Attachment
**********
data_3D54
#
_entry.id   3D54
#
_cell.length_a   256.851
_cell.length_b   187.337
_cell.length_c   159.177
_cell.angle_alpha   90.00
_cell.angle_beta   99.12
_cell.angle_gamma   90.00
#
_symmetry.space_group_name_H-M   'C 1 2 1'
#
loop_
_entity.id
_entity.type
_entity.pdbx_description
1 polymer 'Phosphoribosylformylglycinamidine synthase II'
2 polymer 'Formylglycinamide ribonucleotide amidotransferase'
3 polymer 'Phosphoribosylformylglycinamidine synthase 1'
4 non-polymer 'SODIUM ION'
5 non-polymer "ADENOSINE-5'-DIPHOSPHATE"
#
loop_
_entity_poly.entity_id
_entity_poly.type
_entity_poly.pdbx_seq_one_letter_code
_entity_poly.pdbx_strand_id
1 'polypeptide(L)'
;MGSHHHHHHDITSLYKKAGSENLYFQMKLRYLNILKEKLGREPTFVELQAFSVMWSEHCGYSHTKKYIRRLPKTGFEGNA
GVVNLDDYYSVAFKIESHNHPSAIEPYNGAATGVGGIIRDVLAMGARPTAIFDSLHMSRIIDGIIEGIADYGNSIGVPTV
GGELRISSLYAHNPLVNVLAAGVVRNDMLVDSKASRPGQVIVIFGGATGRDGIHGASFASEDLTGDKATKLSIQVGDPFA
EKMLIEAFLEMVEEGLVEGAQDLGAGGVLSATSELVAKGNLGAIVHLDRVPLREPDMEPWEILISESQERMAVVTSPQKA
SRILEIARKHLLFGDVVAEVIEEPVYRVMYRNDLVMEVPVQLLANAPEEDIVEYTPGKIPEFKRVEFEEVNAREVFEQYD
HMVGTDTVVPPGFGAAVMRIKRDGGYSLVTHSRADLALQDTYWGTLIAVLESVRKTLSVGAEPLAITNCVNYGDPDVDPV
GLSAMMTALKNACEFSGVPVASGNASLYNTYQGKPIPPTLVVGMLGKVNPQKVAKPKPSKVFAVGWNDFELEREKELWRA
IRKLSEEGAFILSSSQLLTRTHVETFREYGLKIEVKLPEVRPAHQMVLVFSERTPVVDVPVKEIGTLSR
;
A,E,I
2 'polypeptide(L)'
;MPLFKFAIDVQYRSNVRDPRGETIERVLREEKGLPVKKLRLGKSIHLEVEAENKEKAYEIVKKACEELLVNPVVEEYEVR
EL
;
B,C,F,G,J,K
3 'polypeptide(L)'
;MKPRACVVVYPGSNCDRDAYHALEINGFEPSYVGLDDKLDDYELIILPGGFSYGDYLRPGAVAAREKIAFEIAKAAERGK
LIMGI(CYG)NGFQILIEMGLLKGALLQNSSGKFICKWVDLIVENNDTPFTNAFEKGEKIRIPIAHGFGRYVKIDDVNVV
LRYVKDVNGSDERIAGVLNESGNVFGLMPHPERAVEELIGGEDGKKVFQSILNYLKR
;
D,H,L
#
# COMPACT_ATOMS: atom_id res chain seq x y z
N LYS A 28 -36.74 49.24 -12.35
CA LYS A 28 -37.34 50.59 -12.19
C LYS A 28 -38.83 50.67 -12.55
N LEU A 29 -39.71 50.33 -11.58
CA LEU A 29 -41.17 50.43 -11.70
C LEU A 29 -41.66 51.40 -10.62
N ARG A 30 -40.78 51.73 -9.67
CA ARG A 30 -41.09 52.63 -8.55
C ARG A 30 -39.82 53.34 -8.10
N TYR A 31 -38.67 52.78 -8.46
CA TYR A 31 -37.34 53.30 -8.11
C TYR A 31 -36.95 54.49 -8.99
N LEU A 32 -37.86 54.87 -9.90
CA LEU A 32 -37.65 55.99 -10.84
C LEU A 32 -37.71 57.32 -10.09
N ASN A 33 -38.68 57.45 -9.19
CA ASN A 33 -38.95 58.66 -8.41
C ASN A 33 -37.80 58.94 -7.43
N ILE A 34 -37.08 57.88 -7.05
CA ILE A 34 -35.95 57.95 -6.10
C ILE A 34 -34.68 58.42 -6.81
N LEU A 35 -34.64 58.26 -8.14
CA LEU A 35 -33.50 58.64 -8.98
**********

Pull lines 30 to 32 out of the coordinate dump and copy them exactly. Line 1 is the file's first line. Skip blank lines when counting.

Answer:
;MGSHHHHHHDITSLYKKAGSENLYFQMKLRYLNILKEKLGREPTFVELQAFSVMWSEHCGYSHTKKYIRRLPKTGFEGNA
GVVNLDDYYSVAFKIESHNHPSAIEPYNGAATGVGGIIRDVLAMGARPTAIFDSLHMSRIIDGIIEGIADYGNSIGVPTV
GGELRISSLYAHNPLVNVLAAGVVRNDMLVDSKASRPGQVIVIFGGATGRDGIHGASFASEDLTGDKATKLSIQVGDPFA